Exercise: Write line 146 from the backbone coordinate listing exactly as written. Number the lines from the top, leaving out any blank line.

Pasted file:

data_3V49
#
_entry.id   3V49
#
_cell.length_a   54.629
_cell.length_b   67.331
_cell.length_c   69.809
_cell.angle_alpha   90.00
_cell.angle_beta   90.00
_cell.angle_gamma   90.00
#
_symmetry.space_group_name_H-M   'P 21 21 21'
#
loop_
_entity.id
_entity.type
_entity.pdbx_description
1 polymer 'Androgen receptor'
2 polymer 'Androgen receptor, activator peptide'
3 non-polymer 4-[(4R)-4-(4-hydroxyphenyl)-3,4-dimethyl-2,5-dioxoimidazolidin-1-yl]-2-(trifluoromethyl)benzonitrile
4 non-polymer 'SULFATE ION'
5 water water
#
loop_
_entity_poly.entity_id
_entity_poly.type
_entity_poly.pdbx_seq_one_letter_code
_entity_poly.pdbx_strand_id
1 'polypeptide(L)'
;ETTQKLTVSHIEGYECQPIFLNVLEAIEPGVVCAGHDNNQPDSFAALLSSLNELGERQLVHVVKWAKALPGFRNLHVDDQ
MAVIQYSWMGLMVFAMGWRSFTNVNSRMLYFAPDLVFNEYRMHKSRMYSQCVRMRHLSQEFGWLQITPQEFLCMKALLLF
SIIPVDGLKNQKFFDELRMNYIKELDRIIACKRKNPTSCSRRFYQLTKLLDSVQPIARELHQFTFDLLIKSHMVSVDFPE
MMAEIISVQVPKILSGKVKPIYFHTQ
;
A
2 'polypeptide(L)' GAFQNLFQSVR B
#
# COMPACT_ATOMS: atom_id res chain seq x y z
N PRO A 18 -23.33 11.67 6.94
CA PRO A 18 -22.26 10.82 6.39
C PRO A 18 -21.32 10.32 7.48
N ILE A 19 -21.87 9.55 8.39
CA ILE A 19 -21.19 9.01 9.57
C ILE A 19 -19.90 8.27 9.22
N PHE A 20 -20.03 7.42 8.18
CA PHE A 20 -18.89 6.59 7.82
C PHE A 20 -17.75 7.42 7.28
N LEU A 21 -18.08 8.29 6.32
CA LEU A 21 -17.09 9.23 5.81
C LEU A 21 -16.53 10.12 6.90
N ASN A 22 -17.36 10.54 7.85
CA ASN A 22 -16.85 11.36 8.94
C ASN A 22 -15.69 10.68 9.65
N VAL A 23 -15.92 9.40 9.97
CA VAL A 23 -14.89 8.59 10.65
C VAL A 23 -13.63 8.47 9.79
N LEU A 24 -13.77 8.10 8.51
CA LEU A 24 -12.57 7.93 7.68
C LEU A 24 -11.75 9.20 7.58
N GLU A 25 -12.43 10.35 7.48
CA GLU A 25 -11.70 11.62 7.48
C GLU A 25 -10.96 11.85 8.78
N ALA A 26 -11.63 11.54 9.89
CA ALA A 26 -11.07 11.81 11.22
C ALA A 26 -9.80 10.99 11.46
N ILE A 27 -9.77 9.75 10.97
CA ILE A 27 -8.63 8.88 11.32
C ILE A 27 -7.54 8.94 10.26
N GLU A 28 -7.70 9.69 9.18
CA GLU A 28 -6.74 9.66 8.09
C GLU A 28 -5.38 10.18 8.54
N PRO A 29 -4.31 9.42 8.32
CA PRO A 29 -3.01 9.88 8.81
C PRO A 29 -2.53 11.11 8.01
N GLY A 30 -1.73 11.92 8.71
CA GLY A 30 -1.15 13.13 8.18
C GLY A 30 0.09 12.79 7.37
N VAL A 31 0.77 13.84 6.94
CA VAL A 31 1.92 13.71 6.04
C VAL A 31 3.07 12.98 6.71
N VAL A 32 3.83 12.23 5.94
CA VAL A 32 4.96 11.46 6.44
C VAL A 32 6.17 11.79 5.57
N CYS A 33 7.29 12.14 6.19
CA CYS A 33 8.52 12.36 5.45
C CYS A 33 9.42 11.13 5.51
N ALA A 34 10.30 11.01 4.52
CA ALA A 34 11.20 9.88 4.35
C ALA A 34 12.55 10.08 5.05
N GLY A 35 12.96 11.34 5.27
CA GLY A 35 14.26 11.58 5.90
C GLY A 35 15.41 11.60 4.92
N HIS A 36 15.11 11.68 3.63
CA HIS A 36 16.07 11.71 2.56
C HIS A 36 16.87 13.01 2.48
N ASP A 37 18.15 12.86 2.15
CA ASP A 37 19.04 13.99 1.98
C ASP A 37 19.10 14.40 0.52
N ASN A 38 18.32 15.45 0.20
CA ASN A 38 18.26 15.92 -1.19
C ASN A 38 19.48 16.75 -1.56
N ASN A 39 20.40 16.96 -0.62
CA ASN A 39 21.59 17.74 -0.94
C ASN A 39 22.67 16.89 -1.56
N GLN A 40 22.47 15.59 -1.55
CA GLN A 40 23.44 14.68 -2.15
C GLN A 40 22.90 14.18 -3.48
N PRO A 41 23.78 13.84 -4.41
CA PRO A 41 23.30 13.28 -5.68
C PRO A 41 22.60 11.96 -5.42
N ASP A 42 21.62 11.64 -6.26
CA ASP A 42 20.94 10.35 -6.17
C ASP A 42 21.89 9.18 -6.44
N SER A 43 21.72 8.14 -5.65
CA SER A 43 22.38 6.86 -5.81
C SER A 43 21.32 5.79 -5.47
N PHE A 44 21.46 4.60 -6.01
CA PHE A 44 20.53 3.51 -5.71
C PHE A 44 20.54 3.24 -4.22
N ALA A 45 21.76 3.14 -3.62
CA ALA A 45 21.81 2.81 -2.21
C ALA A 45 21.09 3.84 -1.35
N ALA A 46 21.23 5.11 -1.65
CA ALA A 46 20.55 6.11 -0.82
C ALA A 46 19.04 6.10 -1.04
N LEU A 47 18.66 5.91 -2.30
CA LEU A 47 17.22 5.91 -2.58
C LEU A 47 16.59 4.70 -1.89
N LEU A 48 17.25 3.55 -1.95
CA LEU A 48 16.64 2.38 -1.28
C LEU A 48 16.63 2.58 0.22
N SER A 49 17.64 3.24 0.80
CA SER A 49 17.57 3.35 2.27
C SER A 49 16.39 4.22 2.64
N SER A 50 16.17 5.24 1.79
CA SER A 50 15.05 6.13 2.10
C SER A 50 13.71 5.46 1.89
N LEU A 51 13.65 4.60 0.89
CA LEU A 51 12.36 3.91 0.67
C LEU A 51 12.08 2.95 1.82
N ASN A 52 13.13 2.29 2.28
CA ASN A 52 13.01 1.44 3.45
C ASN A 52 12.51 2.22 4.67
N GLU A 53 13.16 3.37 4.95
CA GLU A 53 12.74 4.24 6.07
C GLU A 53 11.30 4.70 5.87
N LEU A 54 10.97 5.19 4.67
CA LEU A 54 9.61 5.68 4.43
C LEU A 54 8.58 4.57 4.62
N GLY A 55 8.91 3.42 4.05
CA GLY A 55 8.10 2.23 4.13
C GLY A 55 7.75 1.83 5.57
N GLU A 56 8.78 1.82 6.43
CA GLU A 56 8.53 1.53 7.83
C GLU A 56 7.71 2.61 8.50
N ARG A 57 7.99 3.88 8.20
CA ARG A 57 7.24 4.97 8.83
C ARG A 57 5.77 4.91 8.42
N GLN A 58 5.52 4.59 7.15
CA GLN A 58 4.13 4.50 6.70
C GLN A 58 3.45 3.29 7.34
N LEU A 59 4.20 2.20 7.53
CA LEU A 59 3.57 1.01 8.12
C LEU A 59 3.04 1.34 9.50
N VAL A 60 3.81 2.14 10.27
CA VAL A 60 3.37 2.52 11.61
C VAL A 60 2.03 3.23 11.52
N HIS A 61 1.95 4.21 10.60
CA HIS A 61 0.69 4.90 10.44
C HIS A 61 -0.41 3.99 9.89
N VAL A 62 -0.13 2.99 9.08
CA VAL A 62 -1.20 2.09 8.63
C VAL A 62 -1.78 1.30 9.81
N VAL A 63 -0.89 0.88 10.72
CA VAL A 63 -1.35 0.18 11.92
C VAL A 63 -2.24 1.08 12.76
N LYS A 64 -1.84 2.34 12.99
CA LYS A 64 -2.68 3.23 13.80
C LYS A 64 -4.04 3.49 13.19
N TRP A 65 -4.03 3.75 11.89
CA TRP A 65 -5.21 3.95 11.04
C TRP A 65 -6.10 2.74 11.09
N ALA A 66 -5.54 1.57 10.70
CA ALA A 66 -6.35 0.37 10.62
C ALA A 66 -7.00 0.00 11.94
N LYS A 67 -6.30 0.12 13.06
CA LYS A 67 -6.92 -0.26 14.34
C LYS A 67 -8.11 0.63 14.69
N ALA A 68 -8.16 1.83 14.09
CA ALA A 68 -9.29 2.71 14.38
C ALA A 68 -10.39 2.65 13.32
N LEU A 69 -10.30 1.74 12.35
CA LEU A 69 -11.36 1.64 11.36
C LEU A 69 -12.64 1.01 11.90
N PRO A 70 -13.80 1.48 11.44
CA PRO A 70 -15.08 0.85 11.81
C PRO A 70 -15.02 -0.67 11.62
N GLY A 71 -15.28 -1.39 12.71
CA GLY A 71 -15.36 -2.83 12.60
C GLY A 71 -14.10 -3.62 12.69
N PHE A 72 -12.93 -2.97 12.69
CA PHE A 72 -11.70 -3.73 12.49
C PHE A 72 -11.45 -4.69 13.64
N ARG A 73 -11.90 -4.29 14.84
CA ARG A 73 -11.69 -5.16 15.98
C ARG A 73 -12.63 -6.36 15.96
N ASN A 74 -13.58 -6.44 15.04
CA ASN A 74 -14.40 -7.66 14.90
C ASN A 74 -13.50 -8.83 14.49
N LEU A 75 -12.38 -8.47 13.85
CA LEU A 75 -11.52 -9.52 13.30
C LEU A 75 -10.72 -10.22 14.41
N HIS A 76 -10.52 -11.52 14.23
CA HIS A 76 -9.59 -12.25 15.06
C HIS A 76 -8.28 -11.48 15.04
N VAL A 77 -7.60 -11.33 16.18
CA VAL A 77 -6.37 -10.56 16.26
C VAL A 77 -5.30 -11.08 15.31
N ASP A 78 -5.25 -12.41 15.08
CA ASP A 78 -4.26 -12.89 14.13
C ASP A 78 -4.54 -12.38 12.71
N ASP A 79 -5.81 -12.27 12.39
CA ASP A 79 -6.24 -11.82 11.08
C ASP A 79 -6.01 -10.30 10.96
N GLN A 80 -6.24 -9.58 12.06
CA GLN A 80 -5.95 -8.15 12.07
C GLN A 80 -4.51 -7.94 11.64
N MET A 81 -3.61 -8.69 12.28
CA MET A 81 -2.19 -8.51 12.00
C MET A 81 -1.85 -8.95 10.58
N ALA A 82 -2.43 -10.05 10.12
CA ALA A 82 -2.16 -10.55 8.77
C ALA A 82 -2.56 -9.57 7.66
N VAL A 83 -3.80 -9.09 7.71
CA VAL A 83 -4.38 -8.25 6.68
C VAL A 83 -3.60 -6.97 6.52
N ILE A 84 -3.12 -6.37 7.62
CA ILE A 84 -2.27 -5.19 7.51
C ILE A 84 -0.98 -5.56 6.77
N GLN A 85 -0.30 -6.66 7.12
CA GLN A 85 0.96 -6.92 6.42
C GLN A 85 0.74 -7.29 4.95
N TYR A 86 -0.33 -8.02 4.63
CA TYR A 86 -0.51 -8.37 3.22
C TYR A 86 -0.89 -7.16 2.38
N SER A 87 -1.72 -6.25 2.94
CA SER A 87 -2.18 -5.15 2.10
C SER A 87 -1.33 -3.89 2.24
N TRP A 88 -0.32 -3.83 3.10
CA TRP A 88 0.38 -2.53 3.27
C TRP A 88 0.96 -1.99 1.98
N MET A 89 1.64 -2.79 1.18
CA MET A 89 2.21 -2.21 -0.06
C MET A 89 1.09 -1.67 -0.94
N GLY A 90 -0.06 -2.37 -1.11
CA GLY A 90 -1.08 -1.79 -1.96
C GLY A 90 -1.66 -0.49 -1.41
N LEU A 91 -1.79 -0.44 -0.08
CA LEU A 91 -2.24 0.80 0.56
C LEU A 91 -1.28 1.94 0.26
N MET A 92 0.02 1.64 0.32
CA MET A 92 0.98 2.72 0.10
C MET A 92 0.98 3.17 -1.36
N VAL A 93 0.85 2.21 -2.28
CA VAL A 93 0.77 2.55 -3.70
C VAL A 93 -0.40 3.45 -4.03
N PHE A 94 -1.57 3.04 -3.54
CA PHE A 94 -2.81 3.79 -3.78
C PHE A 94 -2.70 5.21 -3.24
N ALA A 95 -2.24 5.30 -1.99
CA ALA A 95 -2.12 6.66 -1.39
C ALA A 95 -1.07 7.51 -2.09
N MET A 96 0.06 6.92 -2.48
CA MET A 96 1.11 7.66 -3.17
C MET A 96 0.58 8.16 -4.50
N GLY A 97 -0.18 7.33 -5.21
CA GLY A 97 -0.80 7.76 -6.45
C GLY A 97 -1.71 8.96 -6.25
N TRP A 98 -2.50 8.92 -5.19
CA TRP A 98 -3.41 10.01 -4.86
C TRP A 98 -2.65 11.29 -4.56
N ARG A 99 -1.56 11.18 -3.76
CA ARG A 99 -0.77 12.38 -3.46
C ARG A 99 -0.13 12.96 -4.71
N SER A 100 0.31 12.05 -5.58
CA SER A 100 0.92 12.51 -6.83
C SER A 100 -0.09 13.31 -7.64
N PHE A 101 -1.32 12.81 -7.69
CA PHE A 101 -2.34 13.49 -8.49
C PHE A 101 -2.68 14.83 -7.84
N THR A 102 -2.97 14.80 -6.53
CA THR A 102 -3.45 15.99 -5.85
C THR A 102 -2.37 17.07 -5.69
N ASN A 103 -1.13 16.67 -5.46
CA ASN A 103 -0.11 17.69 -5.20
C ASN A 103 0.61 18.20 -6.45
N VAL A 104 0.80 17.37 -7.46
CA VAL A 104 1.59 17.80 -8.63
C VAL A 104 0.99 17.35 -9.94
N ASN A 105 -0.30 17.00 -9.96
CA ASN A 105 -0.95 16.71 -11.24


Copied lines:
C GLU A 53 11.30 4.70 5.87